Law invoked to target CM under US scanner
The Supreme Court of the United States has been examining the sanctity of its law the Alien Tort Statute (28 USC, 1,350) or ATS which some US-based radical Sikh activists have invoked to target visiting Punjab chief minister Parkash Singh Badal through a federal civil lawsuit in Wisconsin.chandigarh Updated: Aug 12, 2012 12:59 IST
The Supreme Court of the United States has been examining the sanctity of its law the Alien Tort Statute (28 USC, 1,350) or ATS which some US-based radical Sikh activists have invoked to target visiting Punjab chief minister Parkash Singh Badal through a federal civil lawsuit in Wisconsin.
It was just hours before Badal was scheduled to reach the US on a private visit that a court of the Eastern District of Wisconsin issued summons on August 8 to Badal on a petition filed by New York-based human rights group 'Sikhs for Justice' and some pro-Khalistan activists.
The lawsuit accuses Badal of torture of Sikhs and of defending "notorious" police officers before Indian courts. It seeks a "compensatory damage" and a jury trial, and thus the court issued the summons, giving Badal 21 days to answer.
The ATS, also known as the Alien Tort Claims Act or ATCT, is a section of the US Code that reads: "The district courts shall have original jurisdiction of any civil action by an alien for a tort only, committed in violation of the law of nations or a treaty of the United States." This statute allows US courts to hear human rights cases brought by foreign citizens for conduct committed outside the US.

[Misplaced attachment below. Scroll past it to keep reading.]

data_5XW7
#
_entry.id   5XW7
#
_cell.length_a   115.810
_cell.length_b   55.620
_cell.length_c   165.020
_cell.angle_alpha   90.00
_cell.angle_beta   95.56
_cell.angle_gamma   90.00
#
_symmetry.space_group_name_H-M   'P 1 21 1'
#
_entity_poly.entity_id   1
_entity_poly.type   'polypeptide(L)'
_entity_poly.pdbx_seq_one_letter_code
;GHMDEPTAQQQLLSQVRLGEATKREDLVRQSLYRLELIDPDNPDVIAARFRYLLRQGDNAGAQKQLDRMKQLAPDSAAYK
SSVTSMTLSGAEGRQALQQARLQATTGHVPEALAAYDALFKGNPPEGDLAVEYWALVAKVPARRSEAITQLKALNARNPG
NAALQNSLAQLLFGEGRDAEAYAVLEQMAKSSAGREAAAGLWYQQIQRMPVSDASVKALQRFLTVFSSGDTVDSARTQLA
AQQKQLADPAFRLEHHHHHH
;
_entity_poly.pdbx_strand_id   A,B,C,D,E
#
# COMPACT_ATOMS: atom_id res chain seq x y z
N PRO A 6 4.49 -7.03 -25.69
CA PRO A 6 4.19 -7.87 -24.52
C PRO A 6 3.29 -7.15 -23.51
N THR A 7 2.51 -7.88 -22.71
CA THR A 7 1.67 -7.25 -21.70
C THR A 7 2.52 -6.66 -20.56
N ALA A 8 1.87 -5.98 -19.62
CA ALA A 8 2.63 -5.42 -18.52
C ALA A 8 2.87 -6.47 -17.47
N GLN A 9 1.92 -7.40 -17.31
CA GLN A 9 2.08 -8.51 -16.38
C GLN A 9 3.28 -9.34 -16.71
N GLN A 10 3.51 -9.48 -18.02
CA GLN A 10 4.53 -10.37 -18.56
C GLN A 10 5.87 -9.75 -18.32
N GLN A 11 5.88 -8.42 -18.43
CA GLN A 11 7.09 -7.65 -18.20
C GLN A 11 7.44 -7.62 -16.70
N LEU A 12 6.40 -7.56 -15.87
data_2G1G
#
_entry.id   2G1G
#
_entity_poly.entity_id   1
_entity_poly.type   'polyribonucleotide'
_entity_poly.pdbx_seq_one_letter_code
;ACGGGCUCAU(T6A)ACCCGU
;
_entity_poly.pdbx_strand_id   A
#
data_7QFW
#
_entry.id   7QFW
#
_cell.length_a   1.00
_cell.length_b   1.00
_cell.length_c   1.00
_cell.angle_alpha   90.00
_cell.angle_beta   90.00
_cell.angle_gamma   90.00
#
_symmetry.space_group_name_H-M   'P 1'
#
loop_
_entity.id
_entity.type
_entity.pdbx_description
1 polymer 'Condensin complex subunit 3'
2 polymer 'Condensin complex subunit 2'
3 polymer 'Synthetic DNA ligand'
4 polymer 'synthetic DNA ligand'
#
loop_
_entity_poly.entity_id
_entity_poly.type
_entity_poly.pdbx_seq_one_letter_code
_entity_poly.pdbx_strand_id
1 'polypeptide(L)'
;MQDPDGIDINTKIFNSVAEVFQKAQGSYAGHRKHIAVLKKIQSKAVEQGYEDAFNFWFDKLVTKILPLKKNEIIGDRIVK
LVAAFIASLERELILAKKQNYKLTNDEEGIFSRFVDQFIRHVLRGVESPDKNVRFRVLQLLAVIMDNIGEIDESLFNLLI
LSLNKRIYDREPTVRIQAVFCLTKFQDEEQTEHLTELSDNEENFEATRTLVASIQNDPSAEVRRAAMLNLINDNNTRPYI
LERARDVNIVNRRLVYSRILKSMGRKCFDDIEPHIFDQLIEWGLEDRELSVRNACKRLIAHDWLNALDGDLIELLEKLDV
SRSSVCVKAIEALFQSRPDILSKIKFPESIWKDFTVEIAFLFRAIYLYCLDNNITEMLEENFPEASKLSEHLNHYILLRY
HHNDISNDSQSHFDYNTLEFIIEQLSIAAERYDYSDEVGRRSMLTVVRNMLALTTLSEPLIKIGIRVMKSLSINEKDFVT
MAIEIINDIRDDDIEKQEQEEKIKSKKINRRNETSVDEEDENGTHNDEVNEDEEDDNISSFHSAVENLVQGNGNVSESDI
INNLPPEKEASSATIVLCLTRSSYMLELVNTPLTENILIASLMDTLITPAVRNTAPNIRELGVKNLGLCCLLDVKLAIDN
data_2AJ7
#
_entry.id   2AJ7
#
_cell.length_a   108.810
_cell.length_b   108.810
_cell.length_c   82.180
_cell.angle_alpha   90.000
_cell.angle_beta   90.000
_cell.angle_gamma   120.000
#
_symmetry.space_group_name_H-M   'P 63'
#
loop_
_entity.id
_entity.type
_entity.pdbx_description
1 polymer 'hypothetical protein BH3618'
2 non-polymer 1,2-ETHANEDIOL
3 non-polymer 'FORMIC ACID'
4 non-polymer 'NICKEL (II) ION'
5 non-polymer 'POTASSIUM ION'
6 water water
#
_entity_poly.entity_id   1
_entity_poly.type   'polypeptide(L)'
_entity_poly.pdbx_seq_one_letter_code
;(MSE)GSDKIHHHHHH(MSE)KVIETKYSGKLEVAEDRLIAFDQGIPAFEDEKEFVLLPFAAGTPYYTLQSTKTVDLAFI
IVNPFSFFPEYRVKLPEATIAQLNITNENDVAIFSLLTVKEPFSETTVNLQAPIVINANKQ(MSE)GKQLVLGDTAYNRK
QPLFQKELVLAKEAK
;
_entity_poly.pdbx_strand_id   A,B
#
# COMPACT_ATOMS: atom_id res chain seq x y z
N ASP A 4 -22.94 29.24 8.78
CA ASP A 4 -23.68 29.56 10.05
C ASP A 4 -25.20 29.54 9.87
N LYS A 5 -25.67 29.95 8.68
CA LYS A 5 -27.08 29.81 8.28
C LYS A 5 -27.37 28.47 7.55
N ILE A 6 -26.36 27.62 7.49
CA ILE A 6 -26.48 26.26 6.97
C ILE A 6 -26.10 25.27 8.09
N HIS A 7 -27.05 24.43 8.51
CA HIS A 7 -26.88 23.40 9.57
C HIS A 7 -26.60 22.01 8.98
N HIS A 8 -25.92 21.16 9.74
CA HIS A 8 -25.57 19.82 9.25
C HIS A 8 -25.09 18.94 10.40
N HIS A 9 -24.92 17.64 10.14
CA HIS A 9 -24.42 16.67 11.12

According to Anupam Gupta, a leading Chandigarh-based lawyer who has studied the US law, the US Congress enacted the ATS in 1789, following an attack on a French diplomat in 1784, to prevent breaches of customary international law, especially breaches concerning diplomats and merchants.
From 1789 until 1980 - for nearly 200 years - this law lay in disuse. It was in 1980, in a case 'Filartiga versus Pena-Irala', it was applied and since then jurisdiction under the ATS had been upheld in dozens of cases.
But, in 2004, for the first time the ambit and scope of the law came for interpretation before the US Supreme Court in the case 'Sosa versus Alvarez'. Gupta said, "In that case, The US SC limited the ATS to the very narrow set of claims akin to the kinds of cases which were contemplated by the legislature in 1789 when the statute came into being."
Now, the ATS is a subject matter of a very serious debate before the US Supreme Court in a case 'Kiobel versus Royal Dutch Petroleum'. The plaintiff had sought damages under the ATS, but in September 2010 the US court of appeals held that corporations cannot be held liable for violations of customary international law and dismissed the claim of plaintiff for lack of jurisdiction.
Kiobel then moved the US Supreme Court for review of the decision. While oral arguments were held on February 28, 2012, the US's top court directed that it would hold further argument on the case in October 2012 on a key question - 'Whether and under what circumstances the Alien Tort Statute (28 USC 1,350) allows courts to recognize a cause of action for violations of the law of nations occurring within the territory of a sovereign other than the United States.'
"More than any other case in American judicial history, the suit filed against Punjab CM Badal exemplifies the grotesque abuse of extra territorial jurisdiction inherent in the ATS," Gupta opined.